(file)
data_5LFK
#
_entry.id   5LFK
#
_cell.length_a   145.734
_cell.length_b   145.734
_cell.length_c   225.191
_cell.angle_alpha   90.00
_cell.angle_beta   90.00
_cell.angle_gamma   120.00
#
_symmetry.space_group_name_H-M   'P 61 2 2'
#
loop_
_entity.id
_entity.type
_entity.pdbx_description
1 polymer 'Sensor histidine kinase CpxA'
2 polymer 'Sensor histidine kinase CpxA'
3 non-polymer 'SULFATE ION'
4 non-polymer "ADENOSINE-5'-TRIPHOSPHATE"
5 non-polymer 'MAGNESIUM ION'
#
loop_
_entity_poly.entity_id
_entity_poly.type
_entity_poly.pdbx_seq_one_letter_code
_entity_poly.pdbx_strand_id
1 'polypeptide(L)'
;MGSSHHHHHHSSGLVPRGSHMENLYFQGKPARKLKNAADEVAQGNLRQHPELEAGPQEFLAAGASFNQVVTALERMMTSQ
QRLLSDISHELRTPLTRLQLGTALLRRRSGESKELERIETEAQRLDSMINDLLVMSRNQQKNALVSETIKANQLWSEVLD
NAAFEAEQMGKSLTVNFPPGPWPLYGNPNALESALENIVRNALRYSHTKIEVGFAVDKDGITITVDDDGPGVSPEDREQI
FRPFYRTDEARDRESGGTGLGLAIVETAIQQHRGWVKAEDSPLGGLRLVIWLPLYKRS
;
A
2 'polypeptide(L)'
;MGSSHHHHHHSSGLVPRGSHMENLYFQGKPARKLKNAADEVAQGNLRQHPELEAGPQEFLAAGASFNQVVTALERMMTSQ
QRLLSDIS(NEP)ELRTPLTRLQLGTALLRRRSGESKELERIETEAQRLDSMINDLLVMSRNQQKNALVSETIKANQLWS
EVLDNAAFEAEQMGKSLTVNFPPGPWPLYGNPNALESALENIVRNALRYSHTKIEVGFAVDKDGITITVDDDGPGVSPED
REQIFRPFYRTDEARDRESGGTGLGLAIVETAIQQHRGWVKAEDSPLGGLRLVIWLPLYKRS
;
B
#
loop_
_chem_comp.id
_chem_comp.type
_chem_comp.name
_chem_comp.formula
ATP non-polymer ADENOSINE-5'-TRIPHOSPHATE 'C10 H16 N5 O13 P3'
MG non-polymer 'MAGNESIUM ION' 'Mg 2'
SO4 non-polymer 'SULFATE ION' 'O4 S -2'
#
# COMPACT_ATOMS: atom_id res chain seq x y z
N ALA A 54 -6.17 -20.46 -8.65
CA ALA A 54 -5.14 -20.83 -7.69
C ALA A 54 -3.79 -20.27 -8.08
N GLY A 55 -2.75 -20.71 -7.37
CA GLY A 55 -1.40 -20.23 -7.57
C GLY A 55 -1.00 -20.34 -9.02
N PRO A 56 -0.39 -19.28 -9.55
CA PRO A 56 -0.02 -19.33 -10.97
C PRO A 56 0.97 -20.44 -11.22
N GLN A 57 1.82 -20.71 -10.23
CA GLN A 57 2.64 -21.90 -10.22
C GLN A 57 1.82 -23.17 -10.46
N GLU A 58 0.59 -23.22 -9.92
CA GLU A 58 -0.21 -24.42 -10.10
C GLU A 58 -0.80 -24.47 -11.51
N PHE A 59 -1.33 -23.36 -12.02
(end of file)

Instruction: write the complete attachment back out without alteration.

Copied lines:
data_5LFK
#
_entry.id   5LFK
#
_cell.length_a   145.734
_cell.length_b   145.734
_cell.length_c   225.191
_cell.angle_alpha   90.00
_cell.angle_beta   90.00
_cell.angle_gamma   120.00
#
_symmetry.space_group_name_H-M   'P 61 2 2'
#
loop_
_entity.id
_entity.type
_entity.pdbx_description
1 polymer 'Sensor histidine kinase CpxA'
2 polymer 'Sensor histidine kinase CpxA'
3 non-polymer 'SULFATE ION'
4 non-polymer "ADENOSINE-5'-TRIPHOSPHATE"
5 non-polymer 'MAGNESIUM ION'
#
loop_
_entity_poly.entity_id
_entity_poly.type
_entity_poly.pdbx_seq_one_letter_code
_entity_poly.pdbx_strand_id
1 'polypeptide(L)'
;MGSSHHHHHHSSGLVPRGSHMENLYFQGKPARKLKNAADEVAQGNLRQHPELEAGPQEFLAAGASFNQVVTALERMMTSQ
QRLLSDISHELRTPLTRLQLGTALLRRRSGESKELERIETEAQRLDSMINDLLVMSRNQQKNALVSETIKANQLWSEVLD
NAAFEAEQMGKSLTVNFPPGPWPLYGNPNALESALENIVRNALRYSHTKIEVGFAVDKDGITITVDDDGPGVSPEDREQI
FRPFYRTDEARDRESGGTGLGLAIVETAIQQHRGWVKAEDSPLGGLRLVIWLPLYKRS
;
A
2 'polypeptide(L)'
;MGSSHHHHHHSSGLVPRGSHMENLYFQGKPARKLKNAADEVAQGNLRQHPELEAGPQEFLAAGASFNQVVTALERMMTSQ
QRLLSDIS(NEP)ELRTPLTRLQLGTALLRRRSGESKELERIETEAQRLDSMINDLLVMSRNQQKNALVSETIKANQLWS
EVLDNAAFEAEQMGKSLTVNFPPGPWPLYGNPNALESALENIVRNALRYSHTKIEVGFAVDKDGITITVDDDGPGVSPED
REQIFRPFYRTDEARDRESGGTGLGLAIVETAIQQHRGWVKAEDSPLGGLRLVIWLPLYKRS
;
B
#
loop_
_chem_comp.id
_chem_comp.type
_chem_comp.name
_chem_comp.formula
ATP non-polymer ADENOSINE-5'-TRIPHOSPHATE 'C10 H16 N5 O13 P3'
MG non-polymer 'MAGNESIUM ION' 'Mg 2'
SO4 non-polymer 'SULFATE ION' 'O4 S -2'
#
# COMPACT_ATOMS: atom_id res chain seq x y z
N ALA A 54 -6.17 -20.46 -8.65
CA ALA A 54 -5.14 -20.83 -7.69
C ALA A 54 -3.79 -20.27 -8.08
N GLY A 55 -2.75 -20.71 -7.37
CA GLY A 55 -1.40 -20.23 -7.57
C GLY A 55 -1.00 -20.34 -9.02
N PRO A 56 -0.39 -19.28 -9.55
CA PRO A 56 -0.02 -19.33 -10.97
C PRO A 56 0.97 -20.44 -11.22
N GLN A 57 1.82 -20.71 -10.23
CA GLN A 57 2.64 -21.90 -10.22
C GLN A 57 1.82 -23.17 -10.46
N GLU A 58 0.59 -23.22 -9.92
CA GLU A 58 -0.21 -24.42 -10.10
C GLU A 58 -0.80 -24.47 -11.51
N PHE A 59 -1.33 -23.36 -12.02